Pacific Island leaders have written an open letter urging Australia’s conservative Liberal-National Prime Minister Scott Morrison to take stronger action on climate change, warning Australia is failing to take enough leadership initiative in addressing the global challenge.
A total of 15 Pacific leaders, including former prime ministers and presidents, condemned Australia’s emissions reduction target as “one of the weakest amongst wealthy nations”.
They called on Australia to increase the ambition of its commitments to responding to climate change ahead of the international United Nations Climate Ambitions Summit on December 12.
“What we’ve always been hoping to happen is to have Australia take greater leadership from our part of the world to try and influence the global agenda on climate change,” he told said.
“Right now, Australia is lagging behind.”
In their letter, the Pacific leaders recommended Australia follow international allies in committing to a net-zero emissions target by 2050 and develop a long-term strategy to lower greenhouse emissions by 2021.
They also want the Australian government to rule out using “carry-over credits” to achieve existing climate targets, casting doubt over the legal and moral justification for embracing the method.
“Pacific Island nations have long been leaders in driving global progress to combat climate change,” the letter reads.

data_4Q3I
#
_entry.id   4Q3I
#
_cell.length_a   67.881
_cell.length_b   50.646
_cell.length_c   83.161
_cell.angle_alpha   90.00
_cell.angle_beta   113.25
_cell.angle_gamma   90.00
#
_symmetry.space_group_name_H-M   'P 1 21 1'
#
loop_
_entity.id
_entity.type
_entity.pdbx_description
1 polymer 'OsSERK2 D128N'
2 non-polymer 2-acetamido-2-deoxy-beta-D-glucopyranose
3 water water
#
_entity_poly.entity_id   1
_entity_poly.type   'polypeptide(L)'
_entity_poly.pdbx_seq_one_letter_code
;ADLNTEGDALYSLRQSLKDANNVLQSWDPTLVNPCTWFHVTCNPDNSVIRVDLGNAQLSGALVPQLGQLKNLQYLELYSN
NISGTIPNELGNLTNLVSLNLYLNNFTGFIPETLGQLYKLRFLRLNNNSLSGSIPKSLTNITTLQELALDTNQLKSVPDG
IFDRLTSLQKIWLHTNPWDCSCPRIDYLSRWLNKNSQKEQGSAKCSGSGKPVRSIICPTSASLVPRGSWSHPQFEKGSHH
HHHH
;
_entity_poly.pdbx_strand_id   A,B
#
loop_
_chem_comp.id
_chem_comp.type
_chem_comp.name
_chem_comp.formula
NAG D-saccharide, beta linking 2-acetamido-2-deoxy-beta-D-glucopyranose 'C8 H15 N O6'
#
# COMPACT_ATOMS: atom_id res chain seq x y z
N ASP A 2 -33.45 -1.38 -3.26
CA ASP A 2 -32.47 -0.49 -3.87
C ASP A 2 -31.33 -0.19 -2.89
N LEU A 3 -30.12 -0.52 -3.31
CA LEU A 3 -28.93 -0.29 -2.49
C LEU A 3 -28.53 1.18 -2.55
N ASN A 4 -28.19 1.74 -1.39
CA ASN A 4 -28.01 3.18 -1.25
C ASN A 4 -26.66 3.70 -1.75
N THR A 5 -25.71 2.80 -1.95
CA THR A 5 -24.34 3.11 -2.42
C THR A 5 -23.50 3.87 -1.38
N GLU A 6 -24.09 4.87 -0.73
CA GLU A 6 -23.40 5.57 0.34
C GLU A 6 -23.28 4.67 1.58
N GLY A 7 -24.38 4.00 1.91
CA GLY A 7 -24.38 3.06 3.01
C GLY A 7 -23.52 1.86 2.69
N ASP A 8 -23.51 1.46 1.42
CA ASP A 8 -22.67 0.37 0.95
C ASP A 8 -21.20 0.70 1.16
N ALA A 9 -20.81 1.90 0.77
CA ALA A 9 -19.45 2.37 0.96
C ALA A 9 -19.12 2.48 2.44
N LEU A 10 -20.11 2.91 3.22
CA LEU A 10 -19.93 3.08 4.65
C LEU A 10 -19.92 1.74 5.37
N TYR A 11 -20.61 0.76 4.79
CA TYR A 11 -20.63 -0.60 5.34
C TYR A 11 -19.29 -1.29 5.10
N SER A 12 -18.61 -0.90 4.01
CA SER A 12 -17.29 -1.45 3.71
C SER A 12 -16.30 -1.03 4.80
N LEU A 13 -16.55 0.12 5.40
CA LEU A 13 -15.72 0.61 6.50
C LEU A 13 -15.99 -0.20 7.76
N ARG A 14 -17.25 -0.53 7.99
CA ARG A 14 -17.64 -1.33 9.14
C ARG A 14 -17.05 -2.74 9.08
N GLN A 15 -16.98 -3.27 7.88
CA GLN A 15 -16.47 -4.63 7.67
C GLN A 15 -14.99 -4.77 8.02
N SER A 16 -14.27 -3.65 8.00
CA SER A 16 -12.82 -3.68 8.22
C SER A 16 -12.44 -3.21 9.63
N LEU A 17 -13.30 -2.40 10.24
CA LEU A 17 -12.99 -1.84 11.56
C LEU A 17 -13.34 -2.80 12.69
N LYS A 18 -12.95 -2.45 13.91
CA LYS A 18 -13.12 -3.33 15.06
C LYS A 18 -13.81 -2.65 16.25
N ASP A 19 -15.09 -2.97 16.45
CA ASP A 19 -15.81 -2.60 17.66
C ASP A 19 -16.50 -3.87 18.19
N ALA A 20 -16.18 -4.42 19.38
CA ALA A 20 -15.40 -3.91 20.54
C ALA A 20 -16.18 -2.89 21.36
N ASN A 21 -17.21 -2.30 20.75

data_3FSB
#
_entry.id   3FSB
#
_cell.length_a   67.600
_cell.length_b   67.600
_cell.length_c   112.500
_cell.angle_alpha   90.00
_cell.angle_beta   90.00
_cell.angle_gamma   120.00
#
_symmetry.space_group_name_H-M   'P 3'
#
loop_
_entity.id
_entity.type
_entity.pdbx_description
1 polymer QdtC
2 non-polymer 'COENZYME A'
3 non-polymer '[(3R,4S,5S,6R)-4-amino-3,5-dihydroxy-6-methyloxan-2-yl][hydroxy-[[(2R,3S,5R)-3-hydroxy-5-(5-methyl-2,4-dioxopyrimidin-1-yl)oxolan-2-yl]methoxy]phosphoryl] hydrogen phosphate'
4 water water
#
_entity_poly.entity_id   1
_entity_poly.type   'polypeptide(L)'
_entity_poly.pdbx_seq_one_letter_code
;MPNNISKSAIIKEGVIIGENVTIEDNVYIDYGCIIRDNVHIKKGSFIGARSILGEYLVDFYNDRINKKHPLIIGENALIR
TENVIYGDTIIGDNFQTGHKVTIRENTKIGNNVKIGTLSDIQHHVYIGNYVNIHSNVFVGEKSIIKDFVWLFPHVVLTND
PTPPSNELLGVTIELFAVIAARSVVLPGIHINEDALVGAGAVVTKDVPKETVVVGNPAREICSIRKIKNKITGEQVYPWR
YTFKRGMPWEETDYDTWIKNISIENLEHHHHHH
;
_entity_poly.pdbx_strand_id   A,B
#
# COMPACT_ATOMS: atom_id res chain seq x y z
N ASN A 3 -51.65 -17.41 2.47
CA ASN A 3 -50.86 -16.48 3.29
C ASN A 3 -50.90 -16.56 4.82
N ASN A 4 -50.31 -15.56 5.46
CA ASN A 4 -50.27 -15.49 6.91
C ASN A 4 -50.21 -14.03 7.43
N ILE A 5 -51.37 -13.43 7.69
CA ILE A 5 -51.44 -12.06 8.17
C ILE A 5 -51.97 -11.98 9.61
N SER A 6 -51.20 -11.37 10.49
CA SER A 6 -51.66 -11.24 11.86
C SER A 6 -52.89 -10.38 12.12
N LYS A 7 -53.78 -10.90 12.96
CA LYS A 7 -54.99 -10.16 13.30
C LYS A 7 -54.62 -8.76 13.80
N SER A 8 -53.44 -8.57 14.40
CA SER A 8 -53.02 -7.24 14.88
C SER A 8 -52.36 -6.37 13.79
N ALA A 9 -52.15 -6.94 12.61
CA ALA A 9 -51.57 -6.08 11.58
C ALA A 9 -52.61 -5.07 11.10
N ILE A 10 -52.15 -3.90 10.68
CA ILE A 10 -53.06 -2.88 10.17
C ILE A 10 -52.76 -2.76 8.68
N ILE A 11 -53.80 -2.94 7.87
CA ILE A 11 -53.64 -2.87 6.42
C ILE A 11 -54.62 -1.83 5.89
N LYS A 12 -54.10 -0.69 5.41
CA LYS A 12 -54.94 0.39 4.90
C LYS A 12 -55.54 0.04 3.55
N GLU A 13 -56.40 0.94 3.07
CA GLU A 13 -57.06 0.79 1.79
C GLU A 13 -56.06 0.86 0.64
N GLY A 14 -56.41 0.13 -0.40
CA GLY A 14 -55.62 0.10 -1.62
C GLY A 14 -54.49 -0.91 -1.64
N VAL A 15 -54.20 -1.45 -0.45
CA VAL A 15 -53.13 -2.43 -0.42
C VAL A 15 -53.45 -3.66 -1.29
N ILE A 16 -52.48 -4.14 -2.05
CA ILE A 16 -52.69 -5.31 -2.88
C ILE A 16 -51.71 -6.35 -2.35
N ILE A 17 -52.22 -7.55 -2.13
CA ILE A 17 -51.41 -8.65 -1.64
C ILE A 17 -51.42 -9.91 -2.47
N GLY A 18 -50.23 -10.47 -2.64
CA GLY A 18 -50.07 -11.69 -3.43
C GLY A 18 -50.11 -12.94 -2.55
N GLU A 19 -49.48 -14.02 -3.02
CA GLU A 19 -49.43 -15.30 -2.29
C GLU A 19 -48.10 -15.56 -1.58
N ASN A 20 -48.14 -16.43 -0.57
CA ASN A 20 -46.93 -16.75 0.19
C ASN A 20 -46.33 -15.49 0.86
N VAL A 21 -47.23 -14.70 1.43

“However, Australia’s current Paris Agreement emission reduction target remains one of the weakest amongst wealthy nations.”
The Australian government has resisted adopting the goal, with Mr Morrison instead saying he wants to reach the target as quickly as possible through a technology-driven approach.
A spokesperson for the Australian government said it is a steadfast partner in building climate change and disaster resilience in the Pacific.
“We are committed to the goals of the Paris Agreement. Our targets are meaningful and ambitious and we implement action to achieve them.”
Pacific Island nations have long urged Australia to take a stronger leadership in combating the global challenge, fearing they are most at risk of its potential devastating impacts.
This included reports Mr Morrison had resisted including references to coal and reaching net-zero emissions by 2050 in the final communique of the forum.
The federal government’s current goal is for a 26 to 28 per cent reduction on 2005 emissions levels by 2030.
It has reduced the nation’s total emissions by 16.6 per cent since 2005, according to government data.
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